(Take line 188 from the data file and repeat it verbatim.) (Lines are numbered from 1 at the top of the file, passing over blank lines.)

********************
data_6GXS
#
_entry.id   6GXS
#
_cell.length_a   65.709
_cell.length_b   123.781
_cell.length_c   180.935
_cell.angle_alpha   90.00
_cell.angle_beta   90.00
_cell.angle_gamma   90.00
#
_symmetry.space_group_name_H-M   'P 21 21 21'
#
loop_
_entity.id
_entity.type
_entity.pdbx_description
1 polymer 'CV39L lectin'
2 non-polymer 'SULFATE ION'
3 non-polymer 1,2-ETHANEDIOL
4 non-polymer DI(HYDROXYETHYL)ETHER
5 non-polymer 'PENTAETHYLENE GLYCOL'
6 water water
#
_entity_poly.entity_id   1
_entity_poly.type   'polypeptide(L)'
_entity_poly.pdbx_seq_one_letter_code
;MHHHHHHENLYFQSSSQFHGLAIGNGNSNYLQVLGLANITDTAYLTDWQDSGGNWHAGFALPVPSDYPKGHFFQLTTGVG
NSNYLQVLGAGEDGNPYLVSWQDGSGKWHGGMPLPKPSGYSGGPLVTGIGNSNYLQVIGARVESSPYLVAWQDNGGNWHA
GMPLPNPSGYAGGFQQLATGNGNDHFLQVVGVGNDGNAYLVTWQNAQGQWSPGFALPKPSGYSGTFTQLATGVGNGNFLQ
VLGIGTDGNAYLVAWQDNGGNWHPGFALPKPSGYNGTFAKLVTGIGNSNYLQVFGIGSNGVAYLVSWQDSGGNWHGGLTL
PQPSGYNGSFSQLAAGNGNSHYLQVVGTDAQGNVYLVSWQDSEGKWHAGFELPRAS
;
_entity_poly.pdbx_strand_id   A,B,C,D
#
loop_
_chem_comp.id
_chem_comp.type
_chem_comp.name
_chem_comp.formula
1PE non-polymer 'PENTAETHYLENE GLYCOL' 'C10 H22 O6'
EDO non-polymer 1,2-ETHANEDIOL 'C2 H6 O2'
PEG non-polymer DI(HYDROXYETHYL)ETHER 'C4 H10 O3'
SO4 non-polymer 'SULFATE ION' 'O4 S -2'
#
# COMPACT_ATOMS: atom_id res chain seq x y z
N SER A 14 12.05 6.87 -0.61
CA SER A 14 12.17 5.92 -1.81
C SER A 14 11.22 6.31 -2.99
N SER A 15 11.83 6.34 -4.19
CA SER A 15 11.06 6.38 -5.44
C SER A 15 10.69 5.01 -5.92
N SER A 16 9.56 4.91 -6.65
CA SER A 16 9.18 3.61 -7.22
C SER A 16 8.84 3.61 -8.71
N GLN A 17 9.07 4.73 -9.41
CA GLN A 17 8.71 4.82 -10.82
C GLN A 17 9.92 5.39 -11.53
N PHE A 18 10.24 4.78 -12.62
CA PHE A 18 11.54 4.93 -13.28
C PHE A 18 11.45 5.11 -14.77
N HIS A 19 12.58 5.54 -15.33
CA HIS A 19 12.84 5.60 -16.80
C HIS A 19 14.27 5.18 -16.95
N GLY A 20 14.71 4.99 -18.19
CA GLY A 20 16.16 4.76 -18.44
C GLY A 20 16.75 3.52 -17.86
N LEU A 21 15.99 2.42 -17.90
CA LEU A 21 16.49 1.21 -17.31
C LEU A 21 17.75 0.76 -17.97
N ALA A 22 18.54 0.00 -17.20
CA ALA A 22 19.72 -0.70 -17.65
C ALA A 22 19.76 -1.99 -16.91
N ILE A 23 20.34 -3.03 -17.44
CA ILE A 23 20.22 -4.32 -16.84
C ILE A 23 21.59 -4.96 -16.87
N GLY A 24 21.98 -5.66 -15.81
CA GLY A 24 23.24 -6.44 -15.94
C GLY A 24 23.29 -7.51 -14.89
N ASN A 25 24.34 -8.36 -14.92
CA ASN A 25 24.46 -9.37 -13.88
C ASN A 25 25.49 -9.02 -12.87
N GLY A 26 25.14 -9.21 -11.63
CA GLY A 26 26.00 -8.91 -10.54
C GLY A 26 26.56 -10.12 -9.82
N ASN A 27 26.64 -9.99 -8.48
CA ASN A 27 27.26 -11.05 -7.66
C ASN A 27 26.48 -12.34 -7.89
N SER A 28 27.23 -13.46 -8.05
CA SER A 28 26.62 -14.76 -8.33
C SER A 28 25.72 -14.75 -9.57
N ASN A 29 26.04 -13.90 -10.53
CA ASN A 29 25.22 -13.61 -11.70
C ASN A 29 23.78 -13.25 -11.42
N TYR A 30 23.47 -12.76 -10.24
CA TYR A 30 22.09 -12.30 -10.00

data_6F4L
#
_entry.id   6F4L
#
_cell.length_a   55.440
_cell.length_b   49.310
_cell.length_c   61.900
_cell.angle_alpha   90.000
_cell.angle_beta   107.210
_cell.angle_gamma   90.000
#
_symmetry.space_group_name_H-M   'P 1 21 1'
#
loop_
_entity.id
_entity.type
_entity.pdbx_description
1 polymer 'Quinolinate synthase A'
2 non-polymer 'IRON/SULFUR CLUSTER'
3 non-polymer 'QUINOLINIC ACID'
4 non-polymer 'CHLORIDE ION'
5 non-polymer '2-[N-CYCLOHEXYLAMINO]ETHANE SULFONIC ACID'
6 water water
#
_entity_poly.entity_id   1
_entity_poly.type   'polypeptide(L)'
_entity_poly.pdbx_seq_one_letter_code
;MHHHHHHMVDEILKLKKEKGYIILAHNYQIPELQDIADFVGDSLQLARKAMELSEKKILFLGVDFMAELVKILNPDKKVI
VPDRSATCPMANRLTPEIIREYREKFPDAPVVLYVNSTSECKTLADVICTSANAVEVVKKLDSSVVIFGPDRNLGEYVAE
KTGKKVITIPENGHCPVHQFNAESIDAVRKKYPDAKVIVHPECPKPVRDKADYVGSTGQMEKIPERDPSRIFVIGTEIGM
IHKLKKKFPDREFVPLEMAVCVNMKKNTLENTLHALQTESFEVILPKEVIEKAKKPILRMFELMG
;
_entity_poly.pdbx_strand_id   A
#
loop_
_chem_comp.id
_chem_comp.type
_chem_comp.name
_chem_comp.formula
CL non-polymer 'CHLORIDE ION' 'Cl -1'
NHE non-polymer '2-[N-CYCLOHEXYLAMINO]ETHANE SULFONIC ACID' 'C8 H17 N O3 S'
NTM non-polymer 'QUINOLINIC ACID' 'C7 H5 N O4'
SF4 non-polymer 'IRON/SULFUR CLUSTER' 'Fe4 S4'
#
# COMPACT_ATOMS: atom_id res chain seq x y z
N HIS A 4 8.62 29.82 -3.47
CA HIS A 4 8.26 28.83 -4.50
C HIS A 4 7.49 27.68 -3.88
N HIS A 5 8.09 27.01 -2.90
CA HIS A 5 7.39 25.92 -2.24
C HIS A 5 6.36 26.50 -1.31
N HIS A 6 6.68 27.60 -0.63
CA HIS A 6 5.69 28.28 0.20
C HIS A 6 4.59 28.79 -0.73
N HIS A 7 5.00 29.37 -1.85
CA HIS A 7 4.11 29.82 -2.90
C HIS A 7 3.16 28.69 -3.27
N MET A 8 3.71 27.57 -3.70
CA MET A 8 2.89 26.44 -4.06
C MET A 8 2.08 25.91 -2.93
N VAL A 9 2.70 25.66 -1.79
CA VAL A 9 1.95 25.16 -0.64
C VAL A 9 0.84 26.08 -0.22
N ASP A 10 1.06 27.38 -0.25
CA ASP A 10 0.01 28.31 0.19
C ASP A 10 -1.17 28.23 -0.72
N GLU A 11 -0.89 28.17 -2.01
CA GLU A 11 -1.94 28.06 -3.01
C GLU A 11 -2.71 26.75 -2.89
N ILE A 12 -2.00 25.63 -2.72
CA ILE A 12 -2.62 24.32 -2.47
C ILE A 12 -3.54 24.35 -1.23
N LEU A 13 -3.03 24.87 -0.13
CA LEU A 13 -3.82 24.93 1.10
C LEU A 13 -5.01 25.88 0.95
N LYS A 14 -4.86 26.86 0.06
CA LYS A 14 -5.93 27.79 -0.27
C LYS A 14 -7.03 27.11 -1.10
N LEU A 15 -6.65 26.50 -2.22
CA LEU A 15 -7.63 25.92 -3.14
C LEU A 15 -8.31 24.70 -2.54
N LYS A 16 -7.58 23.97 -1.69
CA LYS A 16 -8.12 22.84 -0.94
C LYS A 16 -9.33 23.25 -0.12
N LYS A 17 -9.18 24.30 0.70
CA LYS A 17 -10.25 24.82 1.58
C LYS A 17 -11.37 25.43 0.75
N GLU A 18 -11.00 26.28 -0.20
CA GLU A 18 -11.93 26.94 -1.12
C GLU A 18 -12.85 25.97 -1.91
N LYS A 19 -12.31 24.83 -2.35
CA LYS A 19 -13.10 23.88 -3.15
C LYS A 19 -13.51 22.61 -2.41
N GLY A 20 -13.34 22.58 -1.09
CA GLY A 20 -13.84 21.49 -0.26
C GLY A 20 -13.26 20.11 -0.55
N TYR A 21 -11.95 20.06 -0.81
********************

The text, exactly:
CA LYS A 19 -13.10 23.88 -3.15